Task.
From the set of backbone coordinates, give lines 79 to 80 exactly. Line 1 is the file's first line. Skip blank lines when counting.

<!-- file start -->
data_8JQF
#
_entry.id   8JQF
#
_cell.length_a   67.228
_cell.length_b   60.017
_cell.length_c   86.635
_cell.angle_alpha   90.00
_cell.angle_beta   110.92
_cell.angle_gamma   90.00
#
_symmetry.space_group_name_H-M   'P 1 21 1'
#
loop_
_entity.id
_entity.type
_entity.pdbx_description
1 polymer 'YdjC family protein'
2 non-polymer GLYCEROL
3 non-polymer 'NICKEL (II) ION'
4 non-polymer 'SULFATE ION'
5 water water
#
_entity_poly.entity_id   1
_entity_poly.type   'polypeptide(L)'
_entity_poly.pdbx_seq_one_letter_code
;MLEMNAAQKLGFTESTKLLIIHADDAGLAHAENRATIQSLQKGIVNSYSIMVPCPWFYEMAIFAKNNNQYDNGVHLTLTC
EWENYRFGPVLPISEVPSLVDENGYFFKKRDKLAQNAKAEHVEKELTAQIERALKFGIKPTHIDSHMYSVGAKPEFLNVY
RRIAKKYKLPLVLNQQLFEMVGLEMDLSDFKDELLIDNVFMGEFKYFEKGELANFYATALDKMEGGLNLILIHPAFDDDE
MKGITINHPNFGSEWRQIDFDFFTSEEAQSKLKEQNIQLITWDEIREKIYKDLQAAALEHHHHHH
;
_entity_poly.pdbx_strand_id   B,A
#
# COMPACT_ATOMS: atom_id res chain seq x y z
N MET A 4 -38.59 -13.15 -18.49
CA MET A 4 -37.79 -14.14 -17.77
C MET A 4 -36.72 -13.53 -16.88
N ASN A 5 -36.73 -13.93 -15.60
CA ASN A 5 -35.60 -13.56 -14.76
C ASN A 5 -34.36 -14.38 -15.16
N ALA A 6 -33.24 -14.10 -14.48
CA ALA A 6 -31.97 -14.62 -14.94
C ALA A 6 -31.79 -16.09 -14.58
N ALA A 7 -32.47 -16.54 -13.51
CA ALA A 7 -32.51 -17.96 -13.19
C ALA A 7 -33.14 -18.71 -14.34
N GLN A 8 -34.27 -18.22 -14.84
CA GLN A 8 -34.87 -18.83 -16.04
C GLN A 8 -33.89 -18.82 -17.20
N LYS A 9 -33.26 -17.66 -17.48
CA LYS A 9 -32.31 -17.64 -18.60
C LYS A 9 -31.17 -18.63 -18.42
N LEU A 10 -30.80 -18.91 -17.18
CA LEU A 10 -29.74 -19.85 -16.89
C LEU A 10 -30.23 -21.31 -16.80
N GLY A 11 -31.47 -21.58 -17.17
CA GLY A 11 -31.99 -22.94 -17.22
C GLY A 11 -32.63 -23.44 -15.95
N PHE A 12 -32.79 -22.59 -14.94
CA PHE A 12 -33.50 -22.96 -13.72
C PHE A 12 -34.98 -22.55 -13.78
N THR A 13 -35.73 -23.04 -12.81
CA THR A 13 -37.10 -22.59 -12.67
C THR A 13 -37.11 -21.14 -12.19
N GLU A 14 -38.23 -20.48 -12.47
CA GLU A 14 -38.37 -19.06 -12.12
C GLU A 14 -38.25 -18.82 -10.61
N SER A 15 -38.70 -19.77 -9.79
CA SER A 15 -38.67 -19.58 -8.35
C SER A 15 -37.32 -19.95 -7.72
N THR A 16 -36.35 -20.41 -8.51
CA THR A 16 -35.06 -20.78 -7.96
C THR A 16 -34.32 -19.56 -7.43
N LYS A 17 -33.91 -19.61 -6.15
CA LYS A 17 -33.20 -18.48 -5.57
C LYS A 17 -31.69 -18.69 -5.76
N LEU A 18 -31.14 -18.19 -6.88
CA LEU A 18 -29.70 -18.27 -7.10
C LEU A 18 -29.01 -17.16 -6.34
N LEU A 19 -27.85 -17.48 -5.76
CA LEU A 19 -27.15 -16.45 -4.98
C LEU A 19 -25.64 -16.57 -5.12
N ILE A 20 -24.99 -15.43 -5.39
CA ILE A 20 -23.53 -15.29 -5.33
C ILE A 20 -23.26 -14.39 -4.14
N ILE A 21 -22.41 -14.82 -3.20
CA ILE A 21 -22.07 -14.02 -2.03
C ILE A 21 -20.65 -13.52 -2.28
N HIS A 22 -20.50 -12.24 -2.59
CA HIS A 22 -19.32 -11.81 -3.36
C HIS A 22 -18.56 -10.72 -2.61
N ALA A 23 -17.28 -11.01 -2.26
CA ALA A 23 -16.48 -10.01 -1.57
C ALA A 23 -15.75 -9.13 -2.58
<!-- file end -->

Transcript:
C LEU A 18 -29.01 -17.16 -6.34
N LEU A 19 -27.85 -17.48 -5.76